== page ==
“There is also an improved learning environment; systematic prevention, reporting and response mechanism at school level; and healthy relationships among pupils, teachers and parents through school-related activities.”

The project used a number of initiatives to create the conducive environment. Mituka said the activities targeted both children as primary beneficiaries and teachers, parents and other relevant stakeholders as secondary beneficiaries.

Among others, between November and December last year, there has been training and orientation for child rights clubs, teachers, school management committees (SMCs) and mother groups; monitoring visits and interface meetings with learners, teachers and chiefs; follow ups on child rights violation cases; sports bonanza and motivation talks by role models.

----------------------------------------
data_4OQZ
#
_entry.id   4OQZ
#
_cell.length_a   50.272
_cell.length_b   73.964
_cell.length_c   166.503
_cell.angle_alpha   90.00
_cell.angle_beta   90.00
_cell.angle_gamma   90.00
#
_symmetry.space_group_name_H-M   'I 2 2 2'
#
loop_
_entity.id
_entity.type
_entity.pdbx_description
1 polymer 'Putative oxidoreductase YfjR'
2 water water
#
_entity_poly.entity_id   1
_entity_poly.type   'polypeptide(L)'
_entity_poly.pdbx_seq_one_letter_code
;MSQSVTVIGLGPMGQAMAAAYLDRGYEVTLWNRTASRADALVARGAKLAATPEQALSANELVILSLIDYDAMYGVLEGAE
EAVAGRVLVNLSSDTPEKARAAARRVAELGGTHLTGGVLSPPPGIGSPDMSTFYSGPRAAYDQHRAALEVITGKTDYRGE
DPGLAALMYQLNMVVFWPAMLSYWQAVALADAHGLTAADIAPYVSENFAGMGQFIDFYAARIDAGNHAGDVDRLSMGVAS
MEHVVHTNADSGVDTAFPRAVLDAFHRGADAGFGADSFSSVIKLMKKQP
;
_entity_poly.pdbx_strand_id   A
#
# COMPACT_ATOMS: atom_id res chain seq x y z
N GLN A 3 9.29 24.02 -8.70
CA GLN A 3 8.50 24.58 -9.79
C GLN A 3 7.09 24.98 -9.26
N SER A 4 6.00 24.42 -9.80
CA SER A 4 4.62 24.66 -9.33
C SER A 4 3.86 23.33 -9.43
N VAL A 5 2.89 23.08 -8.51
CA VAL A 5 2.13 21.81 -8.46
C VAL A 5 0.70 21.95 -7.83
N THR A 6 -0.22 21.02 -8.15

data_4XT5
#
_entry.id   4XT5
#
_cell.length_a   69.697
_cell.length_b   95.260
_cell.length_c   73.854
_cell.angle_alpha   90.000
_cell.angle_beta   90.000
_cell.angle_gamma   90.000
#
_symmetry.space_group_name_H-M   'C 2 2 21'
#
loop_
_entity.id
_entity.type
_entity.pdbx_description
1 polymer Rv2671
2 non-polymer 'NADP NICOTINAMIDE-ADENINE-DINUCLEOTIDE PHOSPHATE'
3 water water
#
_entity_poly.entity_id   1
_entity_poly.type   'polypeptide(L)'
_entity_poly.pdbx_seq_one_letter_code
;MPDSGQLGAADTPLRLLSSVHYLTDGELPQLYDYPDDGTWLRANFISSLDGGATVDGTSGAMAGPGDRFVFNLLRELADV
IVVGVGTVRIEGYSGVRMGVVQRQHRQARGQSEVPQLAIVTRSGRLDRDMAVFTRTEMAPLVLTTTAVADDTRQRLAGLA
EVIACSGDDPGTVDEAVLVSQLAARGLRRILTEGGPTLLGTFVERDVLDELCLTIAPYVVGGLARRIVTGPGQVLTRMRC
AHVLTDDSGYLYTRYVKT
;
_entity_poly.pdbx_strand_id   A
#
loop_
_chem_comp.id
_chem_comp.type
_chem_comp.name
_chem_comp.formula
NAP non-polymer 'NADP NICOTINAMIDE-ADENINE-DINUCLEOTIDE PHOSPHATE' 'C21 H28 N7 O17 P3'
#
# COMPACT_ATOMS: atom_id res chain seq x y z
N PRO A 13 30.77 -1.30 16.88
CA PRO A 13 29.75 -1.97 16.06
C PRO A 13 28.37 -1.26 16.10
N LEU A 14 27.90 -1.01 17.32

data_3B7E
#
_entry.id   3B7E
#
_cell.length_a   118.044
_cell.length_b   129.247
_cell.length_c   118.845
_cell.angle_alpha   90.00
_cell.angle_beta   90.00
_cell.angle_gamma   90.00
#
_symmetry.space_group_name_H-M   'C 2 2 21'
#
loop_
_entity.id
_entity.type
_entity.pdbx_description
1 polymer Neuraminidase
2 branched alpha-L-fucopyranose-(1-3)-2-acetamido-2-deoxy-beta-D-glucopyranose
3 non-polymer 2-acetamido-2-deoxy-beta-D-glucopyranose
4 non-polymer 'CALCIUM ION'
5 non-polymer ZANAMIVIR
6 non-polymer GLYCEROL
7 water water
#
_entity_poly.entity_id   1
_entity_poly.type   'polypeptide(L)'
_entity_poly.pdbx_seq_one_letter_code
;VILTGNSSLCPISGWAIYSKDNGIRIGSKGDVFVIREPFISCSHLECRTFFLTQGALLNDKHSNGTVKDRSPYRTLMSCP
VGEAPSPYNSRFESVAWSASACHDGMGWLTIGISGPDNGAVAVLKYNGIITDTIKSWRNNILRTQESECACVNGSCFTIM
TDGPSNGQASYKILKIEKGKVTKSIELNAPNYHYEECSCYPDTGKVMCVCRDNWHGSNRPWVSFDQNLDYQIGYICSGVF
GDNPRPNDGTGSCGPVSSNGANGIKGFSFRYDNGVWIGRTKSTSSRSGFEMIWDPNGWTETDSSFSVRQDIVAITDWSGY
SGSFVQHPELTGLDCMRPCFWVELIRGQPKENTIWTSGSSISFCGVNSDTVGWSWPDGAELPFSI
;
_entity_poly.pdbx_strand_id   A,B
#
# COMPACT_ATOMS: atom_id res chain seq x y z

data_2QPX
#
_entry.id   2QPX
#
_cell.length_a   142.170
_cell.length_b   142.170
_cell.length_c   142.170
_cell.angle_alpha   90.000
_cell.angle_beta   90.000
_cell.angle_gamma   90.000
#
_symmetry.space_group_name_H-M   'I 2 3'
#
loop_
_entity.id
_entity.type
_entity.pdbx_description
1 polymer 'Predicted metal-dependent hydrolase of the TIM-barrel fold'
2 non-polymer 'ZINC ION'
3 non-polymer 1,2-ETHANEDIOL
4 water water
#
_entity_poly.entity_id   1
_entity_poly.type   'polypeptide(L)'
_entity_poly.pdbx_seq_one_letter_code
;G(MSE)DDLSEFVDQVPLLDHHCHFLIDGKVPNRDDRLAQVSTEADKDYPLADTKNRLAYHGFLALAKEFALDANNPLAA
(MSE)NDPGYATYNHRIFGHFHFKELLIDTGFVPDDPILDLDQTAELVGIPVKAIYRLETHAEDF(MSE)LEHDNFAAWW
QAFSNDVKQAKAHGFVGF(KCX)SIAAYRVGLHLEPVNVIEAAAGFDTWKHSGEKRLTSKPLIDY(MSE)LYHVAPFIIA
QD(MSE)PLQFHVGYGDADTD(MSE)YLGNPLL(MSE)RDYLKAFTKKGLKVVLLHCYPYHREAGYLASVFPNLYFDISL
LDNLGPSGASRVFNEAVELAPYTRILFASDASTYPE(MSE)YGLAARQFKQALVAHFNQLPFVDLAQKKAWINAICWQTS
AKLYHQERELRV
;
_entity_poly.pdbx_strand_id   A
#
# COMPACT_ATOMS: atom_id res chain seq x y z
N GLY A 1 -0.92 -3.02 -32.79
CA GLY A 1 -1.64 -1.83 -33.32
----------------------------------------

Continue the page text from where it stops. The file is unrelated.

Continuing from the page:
Mituka said critical in the implementation of the project has been the use of suggestion boxes. Through them, pupils have openly expressed their concern. And some issues in a number of schools have already been resolved.

For instance, at Ntenjera primary school pupils reported being beaten by their fellow learners. Once the school authorities learnt about the situation, they put in place measures that arrested the problem. It was announced at the assembly that whoever is caught ill-treating others would be expelled.

Learners had also reported punishments such as being sent to fetch grass for teachers. The school management committee resolved the complaint and pupils no longer fetch grass as punishment ever since the resolution.

At Namilango primary school, there were water problems which were only solved after the pupils complained through the suggestion boxes. The school now has workers who fetch water for the pupils.

Back at Martha’s Nkolokoti primary school, the learners expressed concern about toilets that had no doors thus taking away their right to privacy. After the problem was highlighted, the school management committee fixed doors to the toilets.

Committee treasurer, Langton Kapachika, said that the coming of the Learn Without Fear project to the school has gone beyond just seeing doors fixed to the toilets.